Monday, 11 January 2016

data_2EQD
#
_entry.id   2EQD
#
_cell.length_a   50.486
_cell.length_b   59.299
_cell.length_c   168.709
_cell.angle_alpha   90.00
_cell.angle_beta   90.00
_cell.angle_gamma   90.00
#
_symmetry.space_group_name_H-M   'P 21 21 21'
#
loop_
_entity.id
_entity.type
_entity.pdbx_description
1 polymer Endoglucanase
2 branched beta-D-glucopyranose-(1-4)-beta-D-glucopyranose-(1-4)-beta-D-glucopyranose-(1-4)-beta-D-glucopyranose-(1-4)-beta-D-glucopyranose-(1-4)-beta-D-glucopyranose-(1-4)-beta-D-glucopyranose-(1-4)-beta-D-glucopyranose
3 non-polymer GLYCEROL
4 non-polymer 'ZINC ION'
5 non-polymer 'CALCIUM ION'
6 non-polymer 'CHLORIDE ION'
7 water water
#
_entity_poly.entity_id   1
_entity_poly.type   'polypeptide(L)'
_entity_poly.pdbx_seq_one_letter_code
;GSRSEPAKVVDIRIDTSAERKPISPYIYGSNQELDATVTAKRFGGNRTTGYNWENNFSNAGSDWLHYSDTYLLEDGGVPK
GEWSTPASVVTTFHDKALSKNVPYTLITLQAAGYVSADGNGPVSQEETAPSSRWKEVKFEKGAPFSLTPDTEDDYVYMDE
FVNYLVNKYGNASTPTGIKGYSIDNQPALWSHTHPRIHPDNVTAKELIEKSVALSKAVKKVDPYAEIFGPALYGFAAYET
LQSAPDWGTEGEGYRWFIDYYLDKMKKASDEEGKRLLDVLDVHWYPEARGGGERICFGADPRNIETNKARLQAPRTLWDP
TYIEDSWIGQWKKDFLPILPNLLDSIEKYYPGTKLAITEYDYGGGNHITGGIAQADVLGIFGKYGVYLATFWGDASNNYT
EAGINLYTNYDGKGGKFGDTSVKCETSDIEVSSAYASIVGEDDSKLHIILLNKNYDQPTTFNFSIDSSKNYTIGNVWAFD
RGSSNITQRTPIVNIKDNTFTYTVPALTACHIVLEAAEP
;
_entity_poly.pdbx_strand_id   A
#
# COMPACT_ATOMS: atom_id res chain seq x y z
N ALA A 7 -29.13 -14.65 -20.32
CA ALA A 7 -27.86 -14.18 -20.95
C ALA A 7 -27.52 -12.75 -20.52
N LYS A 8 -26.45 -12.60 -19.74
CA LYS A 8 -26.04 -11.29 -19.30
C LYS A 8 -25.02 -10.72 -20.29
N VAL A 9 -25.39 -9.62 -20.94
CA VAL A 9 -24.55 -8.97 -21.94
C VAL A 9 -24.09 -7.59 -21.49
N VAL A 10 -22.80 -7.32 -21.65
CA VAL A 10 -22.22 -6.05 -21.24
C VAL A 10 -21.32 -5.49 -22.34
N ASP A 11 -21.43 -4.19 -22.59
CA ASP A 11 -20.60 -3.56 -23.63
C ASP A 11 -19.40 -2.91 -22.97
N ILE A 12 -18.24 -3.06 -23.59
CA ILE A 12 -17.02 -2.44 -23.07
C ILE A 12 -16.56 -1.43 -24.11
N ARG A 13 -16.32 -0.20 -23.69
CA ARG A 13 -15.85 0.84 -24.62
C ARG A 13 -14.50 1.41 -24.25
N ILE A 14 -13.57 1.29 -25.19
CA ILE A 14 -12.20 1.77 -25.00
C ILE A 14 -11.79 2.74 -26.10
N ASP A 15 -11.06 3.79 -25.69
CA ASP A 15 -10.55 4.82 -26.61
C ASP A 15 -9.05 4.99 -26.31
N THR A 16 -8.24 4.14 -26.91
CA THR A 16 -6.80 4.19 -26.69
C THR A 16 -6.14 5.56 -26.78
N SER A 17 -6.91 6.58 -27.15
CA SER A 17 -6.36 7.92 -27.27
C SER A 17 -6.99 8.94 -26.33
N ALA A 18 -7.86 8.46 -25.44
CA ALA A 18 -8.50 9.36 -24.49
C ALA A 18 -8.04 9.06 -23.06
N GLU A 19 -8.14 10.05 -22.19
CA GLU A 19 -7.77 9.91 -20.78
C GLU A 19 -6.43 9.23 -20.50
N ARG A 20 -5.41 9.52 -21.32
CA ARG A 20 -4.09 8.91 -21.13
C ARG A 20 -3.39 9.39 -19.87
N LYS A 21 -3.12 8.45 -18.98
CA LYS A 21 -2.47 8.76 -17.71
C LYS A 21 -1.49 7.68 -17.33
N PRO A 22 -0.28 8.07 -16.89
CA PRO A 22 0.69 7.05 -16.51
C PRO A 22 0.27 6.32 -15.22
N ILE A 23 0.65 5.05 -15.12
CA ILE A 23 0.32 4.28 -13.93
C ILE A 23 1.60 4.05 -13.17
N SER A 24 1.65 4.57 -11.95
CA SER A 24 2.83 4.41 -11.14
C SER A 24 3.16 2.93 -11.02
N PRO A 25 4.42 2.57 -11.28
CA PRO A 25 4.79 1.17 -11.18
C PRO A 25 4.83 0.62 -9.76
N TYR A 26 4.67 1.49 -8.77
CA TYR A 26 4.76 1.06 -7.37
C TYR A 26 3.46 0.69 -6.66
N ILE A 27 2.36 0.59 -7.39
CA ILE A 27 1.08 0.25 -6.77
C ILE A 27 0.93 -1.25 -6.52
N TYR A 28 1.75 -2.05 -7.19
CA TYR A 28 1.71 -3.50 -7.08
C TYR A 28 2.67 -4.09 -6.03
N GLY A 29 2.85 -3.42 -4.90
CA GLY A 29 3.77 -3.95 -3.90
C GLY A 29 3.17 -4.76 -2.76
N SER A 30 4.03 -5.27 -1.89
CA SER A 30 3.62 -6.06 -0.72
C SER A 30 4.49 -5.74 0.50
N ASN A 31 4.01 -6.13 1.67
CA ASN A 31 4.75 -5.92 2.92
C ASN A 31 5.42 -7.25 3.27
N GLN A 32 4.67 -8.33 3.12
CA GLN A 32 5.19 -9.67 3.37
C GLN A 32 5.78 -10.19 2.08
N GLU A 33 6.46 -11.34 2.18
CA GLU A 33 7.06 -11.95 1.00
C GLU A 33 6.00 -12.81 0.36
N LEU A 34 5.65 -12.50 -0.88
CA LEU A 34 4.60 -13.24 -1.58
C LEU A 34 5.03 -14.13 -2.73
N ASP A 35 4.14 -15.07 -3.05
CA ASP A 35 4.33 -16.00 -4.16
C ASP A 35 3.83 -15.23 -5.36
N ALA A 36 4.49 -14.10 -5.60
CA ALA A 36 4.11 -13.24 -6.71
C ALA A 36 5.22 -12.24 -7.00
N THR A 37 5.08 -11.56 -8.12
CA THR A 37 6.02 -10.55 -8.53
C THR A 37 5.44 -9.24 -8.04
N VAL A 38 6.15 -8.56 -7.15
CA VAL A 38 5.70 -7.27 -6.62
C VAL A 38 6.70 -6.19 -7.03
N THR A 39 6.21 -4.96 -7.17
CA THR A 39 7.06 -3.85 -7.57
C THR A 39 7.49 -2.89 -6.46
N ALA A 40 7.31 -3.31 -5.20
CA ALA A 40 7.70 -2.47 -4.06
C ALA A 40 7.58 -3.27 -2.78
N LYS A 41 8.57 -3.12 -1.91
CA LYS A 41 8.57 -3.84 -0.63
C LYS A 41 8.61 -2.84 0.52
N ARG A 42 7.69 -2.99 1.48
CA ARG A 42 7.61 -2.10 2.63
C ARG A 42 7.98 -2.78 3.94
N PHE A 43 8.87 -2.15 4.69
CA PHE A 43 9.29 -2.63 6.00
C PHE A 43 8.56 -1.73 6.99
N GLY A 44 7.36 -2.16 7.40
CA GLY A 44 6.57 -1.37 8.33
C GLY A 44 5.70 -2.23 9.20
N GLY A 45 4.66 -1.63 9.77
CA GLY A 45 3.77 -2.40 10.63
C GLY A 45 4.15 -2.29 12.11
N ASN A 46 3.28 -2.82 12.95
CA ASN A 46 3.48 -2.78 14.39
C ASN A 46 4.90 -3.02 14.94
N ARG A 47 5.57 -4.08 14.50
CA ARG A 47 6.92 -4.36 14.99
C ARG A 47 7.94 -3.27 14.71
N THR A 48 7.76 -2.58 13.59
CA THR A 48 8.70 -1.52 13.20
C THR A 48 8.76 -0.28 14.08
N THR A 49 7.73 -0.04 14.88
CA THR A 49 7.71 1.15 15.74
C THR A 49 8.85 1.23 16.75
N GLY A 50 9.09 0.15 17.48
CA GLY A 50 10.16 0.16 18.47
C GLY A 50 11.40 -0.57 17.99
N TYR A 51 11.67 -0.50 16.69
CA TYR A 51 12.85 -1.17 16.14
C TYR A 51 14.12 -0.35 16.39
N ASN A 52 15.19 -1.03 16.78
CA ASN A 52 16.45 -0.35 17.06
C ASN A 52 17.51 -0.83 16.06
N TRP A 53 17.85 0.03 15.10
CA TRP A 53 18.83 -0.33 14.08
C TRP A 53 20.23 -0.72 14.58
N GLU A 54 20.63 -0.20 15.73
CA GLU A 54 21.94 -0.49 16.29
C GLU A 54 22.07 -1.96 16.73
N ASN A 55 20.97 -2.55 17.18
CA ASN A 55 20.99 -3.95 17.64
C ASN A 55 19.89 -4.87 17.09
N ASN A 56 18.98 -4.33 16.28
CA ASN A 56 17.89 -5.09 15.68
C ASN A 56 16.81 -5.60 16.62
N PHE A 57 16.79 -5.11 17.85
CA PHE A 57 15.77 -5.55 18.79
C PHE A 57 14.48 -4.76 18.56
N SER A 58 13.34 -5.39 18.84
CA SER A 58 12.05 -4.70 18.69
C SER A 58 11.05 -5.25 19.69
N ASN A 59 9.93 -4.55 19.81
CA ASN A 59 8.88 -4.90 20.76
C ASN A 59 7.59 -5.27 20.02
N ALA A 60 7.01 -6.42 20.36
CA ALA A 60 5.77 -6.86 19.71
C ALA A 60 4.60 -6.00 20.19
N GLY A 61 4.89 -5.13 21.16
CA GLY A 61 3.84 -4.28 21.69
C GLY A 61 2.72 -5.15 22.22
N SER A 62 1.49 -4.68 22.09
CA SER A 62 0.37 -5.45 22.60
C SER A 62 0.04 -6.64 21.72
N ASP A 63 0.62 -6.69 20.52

Documentary is as documentary does. I enjoyed Best of Enemies, Robert Gordon and Morgan Neville's archival account of the TV debates between William F. Buckley and Gore Vidal during the 1968 party conference season, but I now have cause to resent it. It is a good documentary that may be bad for the genre of documentary. It is mere fact and opinion, old footage and new, an illumination on what some others simply know better than we do, and by those others themselves. It is a professional, respectable, sensible and sensitive piece of work, and technically beyond reproach, but to what end? Best of Enemies is fluffy education, serious entertainment, and a level-headed depiction of a most bitter debate. Gordon and Neville take no sides, and indeed seem keen on ensuring that we do not either, and their measured approach has two opposing outcomes: the film is blessed with directness and clarity, but also stripped of its sense of significance. Drama in Best of Enemies is inferred by the film's content, artificially engendered by post-production, pointed out by its commentary, but never truly engaged in by its filmmakers. One can swiftly conclude what one thinks of what's presented herein, but thoughts subside for Buckley and Vidal and the feelings beneath them arise, feelings that Gordon and Neville show a strange reticence to admit to themselves. If documentary is as documentary does, this documentary does little more than document; it's a safe stereotype, as admirable as it is admonishable.